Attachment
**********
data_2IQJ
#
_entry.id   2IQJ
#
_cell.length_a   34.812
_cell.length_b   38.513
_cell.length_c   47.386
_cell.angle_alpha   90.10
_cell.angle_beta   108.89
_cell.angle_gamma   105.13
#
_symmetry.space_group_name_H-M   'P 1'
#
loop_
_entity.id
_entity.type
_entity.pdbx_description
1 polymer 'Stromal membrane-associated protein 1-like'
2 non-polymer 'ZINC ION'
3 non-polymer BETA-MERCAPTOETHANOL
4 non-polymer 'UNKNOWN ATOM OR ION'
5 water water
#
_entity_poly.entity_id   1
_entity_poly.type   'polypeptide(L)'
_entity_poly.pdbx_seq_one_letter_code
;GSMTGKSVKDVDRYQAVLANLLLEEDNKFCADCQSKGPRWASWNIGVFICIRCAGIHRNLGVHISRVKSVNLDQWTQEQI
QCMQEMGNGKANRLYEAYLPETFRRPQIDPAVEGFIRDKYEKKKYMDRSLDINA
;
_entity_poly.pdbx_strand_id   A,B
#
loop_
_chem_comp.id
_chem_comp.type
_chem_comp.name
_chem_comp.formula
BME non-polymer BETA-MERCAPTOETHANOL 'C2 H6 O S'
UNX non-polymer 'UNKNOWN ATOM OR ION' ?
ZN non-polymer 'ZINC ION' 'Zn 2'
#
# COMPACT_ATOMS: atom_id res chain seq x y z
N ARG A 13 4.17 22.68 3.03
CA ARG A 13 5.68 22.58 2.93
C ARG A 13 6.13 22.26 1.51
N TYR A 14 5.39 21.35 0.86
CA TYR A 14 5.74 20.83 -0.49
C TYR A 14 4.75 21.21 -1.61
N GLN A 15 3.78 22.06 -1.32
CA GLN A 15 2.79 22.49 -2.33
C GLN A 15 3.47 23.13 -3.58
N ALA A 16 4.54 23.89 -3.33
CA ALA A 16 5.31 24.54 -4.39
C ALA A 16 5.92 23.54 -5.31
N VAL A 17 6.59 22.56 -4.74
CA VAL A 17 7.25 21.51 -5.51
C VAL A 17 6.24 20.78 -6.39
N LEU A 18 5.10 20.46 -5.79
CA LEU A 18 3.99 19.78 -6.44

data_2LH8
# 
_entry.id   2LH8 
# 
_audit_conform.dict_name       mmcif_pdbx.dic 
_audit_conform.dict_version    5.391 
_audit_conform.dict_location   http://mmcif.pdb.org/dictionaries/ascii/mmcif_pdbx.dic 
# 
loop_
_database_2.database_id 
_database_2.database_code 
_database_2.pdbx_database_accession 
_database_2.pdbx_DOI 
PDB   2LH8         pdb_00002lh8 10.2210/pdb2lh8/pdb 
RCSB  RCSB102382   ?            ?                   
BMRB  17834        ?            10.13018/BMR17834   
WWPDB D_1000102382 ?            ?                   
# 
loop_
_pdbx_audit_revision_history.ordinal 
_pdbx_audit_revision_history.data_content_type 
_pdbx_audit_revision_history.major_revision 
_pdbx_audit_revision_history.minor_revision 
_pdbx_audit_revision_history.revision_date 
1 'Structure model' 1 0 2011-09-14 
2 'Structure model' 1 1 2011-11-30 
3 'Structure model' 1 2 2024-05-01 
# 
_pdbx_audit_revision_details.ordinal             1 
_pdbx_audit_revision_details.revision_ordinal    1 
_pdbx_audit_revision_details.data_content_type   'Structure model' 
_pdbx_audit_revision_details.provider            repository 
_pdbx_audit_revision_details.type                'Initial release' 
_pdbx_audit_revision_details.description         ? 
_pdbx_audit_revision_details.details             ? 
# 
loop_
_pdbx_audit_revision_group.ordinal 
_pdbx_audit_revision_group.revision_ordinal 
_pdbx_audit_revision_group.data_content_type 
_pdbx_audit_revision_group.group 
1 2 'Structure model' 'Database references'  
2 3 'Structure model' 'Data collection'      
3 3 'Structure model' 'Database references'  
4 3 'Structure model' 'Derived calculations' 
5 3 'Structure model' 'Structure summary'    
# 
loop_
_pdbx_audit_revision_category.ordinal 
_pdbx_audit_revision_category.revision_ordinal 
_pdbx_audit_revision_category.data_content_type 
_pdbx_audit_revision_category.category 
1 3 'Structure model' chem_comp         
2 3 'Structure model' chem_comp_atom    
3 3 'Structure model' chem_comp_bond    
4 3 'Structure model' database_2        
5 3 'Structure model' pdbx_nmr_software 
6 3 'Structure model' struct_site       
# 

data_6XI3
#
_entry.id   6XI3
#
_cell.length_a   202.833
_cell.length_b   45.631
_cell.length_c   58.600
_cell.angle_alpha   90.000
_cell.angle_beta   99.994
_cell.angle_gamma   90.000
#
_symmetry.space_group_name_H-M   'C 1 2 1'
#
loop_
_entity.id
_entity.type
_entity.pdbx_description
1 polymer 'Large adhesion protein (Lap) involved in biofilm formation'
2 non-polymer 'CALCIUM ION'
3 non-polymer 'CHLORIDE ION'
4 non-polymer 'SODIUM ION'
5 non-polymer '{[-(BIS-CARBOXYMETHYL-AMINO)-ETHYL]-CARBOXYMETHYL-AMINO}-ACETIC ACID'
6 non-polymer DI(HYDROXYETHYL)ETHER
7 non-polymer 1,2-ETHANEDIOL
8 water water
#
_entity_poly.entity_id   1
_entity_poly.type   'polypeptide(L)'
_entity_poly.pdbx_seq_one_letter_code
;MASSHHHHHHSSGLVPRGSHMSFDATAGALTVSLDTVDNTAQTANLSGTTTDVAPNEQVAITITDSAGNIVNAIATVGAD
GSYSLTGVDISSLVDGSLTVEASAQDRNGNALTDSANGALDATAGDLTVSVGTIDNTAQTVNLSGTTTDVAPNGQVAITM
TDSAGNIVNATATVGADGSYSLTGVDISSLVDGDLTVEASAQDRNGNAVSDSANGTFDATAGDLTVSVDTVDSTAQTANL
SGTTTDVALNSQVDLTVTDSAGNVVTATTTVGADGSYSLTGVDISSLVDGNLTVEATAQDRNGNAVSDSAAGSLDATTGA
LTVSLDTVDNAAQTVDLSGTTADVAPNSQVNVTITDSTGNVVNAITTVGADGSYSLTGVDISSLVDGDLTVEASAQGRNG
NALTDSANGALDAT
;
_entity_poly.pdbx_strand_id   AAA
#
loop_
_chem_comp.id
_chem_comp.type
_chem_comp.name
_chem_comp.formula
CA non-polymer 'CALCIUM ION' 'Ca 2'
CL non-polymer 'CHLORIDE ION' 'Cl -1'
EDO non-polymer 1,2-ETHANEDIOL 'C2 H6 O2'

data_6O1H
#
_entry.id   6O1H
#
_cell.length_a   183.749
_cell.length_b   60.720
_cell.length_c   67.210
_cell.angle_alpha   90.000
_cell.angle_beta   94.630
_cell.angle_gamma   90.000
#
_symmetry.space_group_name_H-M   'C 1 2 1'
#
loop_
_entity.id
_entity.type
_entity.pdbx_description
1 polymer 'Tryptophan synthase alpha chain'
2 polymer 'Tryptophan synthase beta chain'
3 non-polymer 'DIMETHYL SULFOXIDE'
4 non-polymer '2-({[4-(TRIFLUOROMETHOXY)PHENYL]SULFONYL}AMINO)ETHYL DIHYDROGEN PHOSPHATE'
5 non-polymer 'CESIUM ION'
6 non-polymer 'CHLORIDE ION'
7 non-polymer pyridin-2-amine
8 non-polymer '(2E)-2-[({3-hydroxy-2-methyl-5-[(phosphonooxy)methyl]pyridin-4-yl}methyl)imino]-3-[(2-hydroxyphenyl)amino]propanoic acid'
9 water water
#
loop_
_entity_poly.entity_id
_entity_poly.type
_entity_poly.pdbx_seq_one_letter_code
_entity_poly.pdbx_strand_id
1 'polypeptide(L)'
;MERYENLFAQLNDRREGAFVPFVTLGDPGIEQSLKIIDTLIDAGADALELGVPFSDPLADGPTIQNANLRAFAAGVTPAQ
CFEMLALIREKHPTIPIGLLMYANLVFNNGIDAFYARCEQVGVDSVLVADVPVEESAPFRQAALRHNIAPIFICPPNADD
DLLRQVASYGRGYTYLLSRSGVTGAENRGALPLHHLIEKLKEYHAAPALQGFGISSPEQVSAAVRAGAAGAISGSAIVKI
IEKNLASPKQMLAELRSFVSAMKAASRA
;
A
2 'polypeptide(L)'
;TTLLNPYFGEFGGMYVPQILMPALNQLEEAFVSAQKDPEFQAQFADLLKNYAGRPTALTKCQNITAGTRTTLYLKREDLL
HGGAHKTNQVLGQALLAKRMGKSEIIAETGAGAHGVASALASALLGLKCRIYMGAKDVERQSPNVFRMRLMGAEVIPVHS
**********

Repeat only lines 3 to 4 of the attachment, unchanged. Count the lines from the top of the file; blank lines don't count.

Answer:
_entry.id   2IQJ
#